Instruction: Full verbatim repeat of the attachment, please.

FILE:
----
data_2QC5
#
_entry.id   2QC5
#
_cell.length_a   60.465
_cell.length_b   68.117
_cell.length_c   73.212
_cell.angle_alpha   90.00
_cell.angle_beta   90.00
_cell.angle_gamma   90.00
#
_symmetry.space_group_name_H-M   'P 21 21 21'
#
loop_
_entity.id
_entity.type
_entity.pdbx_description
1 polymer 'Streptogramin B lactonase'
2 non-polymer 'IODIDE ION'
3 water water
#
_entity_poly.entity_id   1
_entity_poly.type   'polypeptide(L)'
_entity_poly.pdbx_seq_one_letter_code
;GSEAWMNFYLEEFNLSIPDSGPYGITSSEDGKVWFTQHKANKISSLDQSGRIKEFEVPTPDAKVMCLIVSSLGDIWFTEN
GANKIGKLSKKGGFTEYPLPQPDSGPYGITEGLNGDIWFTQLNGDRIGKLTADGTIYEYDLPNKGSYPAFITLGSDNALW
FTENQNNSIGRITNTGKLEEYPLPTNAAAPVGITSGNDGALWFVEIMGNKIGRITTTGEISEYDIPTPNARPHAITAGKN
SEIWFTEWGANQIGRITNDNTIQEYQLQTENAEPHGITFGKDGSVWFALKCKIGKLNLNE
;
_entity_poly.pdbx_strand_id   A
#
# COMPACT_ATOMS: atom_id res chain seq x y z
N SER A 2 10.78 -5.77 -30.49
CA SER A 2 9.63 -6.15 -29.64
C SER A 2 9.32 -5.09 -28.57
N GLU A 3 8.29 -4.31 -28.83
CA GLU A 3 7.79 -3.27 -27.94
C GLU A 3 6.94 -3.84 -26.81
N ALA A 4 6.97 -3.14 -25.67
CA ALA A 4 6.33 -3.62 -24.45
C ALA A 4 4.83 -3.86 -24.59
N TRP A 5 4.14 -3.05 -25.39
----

data_2QC5
#
_entry.id   2QC5
#
_cell.length_a   60.465
_cell.length_b   68.117
_cell.length_c   73.212
_cell.angle_alpha   90.00
_cell.angle_beta   90.00
_cell.angle_gamma   90.00
#
_symmetry.space_group_name_H-M   'P 21 21 21'
#
loop_
_entity.id
_entity.type
_entity.pdbx_description
1 polymer 'Streptogramin B lactonase'
2 non-polymer 'IODIDE ION'
3 water water
#
_entity_poly.entity_id   1
_entity_poly.type   'polypeptide(L)'
_entity_poly.pdbx_seq_one_letter_code
;GSEAWMNFYLEEFNLSIPDSGPYGITSSEDGKVWFTQHKANKISSLDQSGRIKEFEVPTPDAKVMCLIVSSLGDIWFTEN
GANKIGKLSKKGGFTEYPLPQPDSGPYGITEGLNGDIWFTQLNGDRIGKLTADGTIYEYDLPNKGSYPAFITLGSDNALW
FTENQNNSIGRITNTGKLEEYPLPTNAAAPVGITSGNDGALWFVEIMGNKIGRITTTGEISEYDIPTPNARPHAITAGKN
SEIWFTEWGANQIGRITNDNTIQEYQLQTENAEPHGITFGKDGSVWFALKCKIGKLNLNE
;
_entity_poly.pdbx_strand_id   A
#
# COMPACT_ATOMS: atom_id res chain seq x y z
N SER A 2 10.78 -5.77 -30.49
CA SER A 2 9.63 -6.15 -29.64
C SER A 2 9.32 -5.09 -28.57
N GLU A 3 8.29 -4.31 -28.83
CA GLU A 3 7.79 -3.27 -27.94
C GLU A 3 6.94 -3.84 -26.81
N ALA A 4 6.97 -3.14 -25.67
CA ALA A 4 6.33 -3.62 -24.45
C ALA A 4 4.83 -3.86 -24.59
N TRP A 5 4.14 -3.05 -25.39